Behavioural adaption of drivers of unequipped vehicles to short time headways observed in a vehicle platoon

Gouy, Magali (2013). Behavioural adaption of drivers of unequipped vehicles to short time headways observed in a vehicle platoon. PhD thesis The Open University.



Advanced driver assistance systems (ADAS) are increasingly present within modern vehicles, supporting the introduction of semi- and fully-automated driving situations. As a consequence, a mixed traffic situation is likely to emerge where vehicles equipped with different degrees of automated systems will interact with unequipped vehicle drivers (UVDs). Platoons of vehicles comprise a vision for future traffic and are designed to maintain small headways in order to have a beneficial effect on both energy consumption and traffic flow.

The overarching aim of this work was to investigate whether the presence of automated vehicle platoons will impact UVDs’ car-following behaviour. This required understanding in which conditions behavioural adaptation of UVDs can possibly emerge. Therefore, four studies were conducted using a car simulator whereby participants drove behind a lead vehicle in the vicinity of automated platoons of vehicles exhibiting different headway characteristics. Further external factors were varied across the different simulator studies.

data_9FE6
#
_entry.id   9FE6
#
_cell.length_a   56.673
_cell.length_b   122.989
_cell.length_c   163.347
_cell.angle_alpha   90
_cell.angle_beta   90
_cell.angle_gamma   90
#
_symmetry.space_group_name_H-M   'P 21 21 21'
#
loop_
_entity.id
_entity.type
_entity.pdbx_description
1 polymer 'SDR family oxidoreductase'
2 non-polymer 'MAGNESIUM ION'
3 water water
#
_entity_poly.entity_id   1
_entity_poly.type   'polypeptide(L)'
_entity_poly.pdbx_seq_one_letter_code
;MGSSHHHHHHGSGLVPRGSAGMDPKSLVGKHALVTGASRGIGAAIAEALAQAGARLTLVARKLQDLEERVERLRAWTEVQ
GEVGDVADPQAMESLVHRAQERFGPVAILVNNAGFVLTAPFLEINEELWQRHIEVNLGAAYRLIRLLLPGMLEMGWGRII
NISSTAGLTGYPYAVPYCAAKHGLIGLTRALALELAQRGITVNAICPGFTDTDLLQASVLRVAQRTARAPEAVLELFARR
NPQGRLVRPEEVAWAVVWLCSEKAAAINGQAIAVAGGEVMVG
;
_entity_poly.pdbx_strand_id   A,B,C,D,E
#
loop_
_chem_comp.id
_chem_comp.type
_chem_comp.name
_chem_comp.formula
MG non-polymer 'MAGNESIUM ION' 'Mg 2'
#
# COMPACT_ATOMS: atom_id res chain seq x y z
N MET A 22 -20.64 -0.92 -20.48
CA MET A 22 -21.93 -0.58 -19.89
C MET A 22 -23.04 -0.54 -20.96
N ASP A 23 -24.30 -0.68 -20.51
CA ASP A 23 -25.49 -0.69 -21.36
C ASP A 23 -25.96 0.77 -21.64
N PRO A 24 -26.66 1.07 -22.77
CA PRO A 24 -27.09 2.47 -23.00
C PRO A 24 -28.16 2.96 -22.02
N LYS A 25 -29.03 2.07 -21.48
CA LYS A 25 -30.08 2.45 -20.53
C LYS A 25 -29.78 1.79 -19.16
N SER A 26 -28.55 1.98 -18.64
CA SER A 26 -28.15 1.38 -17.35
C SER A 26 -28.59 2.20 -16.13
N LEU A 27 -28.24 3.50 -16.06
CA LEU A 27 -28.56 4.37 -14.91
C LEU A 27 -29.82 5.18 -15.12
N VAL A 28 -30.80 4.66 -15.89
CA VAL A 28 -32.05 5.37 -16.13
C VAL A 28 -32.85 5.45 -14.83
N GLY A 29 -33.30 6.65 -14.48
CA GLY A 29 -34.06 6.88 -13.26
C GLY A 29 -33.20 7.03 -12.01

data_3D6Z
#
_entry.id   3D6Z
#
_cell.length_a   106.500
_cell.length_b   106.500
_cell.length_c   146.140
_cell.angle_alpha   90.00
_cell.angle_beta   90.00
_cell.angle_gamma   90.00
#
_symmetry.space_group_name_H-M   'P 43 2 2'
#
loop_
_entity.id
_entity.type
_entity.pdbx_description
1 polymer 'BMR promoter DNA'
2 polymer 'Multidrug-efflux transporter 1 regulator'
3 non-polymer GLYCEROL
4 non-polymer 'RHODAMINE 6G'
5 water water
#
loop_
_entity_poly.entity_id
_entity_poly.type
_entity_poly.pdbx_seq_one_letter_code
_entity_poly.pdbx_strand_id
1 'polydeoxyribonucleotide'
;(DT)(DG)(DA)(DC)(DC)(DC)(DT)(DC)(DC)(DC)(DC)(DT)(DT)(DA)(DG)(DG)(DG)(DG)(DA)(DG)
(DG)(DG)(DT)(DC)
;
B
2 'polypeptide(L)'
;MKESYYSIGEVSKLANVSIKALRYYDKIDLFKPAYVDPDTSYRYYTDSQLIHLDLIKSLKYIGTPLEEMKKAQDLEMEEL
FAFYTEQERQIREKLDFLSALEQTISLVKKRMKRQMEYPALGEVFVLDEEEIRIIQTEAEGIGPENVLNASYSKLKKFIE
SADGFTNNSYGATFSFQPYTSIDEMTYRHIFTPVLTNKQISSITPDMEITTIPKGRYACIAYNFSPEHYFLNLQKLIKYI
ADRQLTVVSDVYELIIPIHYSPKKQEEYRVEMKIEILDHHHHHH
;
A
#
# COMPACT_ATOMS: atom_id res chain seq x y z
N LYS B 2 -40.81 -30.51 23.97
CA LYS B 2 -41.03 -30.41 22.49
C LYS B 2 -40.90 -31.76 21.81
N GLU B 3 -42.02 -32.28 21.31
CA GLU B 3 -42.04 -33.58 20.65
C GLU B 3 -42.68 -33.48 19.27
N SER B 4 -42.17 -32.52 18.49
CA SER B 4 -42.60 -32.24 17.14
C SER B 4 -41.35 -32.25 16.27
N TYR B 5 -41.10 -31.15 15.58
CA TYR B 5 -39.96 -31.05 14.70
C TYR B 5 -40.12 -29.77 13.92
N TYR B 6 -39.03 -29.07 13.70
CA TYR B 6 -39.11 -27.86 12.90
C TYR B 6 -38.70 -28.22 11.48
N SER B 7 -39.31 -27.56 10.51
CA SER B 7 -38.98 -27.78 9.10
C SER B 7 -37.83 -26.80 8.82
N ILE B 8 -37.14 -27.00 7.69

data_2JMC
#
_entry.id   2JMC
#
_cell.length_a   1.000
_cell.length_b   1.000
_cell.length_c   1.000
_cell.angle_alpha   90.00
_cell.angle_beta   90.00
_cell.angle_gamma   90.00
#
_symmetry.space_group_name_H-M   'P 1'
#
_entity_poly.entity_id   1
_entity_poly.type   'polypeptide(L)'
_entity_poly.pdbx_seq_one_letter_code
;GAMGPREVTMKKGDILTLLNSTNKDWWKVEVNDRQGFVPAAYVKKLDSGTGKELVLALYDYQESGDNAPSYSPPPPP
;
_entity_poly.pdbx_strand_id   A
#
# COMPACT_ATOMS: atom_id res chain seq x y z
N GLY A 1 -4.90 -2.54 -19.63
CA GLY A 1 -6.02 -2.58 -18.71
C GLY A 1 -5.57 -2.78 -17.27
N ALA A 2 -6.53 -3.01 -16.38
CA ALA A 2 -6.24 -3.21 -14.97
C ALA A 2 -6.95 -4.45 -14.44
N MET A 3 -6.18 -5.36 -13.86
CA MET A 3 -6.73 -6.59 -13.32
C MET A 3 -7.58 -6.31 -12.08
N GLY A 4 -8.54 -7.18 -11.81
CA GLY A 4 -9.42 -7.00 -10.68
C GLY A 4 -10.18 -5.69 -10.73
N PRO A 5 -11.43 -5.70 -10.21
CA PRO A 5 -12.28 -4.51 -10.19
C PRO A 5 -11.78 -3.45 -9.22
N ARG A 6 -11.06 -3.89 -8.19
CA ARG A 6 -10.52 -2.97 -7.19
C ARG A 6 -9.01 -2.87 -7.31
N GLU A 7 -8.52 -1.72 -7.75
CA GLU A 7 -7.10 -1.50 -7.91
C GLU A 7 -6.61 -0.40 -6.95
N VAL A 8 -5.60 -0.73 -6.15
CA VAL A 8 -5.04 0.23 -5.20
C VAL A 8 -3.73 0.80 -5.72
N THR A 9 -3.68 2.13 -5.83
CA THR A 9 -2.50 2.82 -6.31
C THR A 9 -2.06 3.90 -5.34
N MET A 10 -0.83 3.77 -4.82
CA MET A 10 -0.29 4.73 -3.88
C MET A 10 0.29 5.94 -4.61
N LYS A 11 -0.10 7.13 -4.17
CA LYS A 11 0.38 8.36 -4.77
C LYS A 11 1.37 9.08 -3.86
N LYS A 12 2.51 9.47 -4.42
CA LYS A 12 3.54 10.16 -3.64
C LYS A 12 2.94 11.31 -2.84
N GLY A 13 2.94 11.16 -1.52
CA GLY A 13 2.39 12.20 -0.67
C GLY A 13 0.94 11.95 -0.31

In summary, when drivers were motivated by instructions and not impeded by keeping track of a lead vehicle, expected changes in behaviour were noticed: reductions in mean THW, minimum THW, amount of time spent below a critical THW and the variation of lane position were observed when driving next to a platoon with short THWs. Contrarily, there was no significant effect of platoons’ headway when UVDs followed a lead vehicle as a result of congested traffic.

It was interpreted that elements of the environment as well as driver’s cognitive state such as workload and motivation influenced the magnitude of the effects. Other factors are still unclear such as the influence of drivers’ personality and driving skills. More work is needed to understand fully the conditions that promote behavioural change. Beyond the scope presented here, further research is also needed to understand how increasing deployment of vehicles equipped with ADAS may affect driver behaviour across the wider vehicle fleet.

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